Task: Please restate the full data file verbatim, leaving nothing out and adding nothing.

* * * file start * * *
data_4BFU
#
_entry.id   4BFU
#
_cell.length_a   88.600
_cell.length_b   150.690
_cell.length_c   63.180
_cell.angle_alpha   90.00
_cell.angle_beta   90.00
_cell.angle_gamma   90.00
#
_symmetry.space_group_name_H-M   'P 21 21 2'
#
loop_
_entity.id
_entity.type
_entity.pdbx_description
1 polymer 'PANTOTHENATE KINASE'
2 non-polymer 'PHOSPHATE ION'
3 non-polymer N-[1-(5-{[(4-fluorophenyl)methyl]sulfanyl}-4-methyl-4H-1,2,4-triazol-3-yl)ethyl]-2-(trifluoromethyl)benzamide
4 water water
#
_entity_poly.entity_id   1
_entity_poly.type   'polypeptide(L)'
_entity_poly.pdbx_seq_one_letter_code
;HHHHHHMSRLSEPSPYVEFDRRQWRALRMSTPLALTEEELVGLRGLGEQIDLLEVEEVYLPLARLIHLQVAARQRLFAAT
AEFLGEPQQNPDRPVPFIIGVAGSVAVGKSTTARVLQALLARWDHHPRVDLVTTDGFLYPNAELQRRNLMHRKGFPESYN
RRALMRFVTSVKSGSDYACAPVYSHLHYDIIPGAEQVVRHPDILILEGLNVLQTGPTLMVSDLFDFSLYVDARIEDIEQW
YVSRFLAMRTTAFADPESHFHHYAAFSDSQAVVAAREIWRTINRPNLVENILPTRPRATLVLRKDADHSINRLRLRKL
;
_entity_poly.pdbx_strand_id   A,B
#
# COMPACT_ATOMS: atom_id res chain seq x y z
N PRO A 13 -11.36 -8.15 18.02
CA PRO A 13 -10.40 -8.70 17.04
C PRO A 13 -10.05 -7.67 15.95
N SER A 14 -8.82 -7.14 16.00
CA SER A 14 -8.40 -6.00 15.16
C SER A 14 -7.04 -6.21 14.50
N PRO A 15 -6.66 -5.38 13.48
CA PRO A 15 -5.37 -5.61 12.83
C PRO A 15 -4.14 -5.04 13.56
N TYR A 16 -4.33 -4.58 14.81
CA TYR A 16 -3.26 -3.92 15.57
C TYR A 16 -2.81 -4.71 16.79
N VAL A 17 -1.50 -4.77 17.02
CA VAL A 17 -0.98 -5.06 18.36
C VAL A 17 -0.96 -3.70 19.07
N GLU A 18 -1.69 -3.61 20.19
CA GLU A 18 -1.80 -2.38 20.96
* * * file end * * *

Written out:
data_4BFU
#
_entry.id   4BFU
#
_cell.length_a   88.600
_cell.length_b   150.690
_cell.length_c   63.180
_cell.angle_alpha   90.00
_cell.angle_beta   90.00
_cell.angle_gamma   90.00
#
_symmetry.space_group_name_H-M   'P 21 21 2'
#
loop_
_entity.id
_entity.type
_entity.pdbx_description
1 polymer 'PANTOTHENATE KINASE'
2 non-polymer 'PHOSPHATE ION'
3 non-polymer N-[1-(5-{[(4-fluorophenyl)methyl]sulfanyl}-4-methyl-4H-1,2,4-triazol-3-yl)ethyl]-2-(trifluoromethyl)benzamide
4 water water
#
_entity_poly.entity_id   1
_entity_poly.type   'polypeptide(L)'
_entity_poly.pdbx_seq_one_letter_code
;HHHHHHMSRLSEPSPYVEFDRRQWRALRMSTPLALTEEELVGLRGLGEQIDLLEVEEVYLPLARLIHLQVAARQRLFAAT
AEFLGEPQQNPDRPVPFIIGVAGSVAVGKSTTARVLQALLARWDHHPRVDLVTTDGFLYPNAELQRRNLMHRKGFPESYN
RRALMRFVTSVKSGSDYACAPVYSHLHYDIIPGAEQVVRHPDILILEGLNVLQTGPTLMVSDLFDFSLYVDARIEDIEQW
YVSRFLAMRTTAFADPESHFHHYAAFSDSQAVVAAREIWRTINRPNLVENILPTRPRATLVLRKDADHSINRLRLRKL
;
_entity_poly.pdbx_strand_id   A,B
#
# COMPACT_ATOMS: atom_id res chain seq x y z
N PRO A 13 -11.36 -8.15 18.02
CA PRO A 13 -10.40 -8.70 17.04
C PRO A 13 -10.05 -7.67 15.95
N SER A 14 -8.82 -7.14 16.00
CA SER A 14 -8.40 -6.00 15.16
C SER A 14 -7.04 -6.21 14.50
N PRO A 15 -6.66 -5.38 13.48
CA PRO A 15 -5.37 -5.61 12.83
C PRO A 15 -4.14 -5.04 13.56
N TYR A 16 -4.33 -4.58 14.81
CA TYR A 16 -3.26 -3.92 15.57
C TYR A 16 -2.81 -4.71 16.79
N VAL A 17 -1.50 -4.77 17.02
CA VAL A 17 -0.98 -5.06 18.36
C VAL A 17 -0.96 -3.70 19.07
N GLU A 18 -1.69 -3.61 20.19
CA GLU A 18 -1.80 -2.38 20.96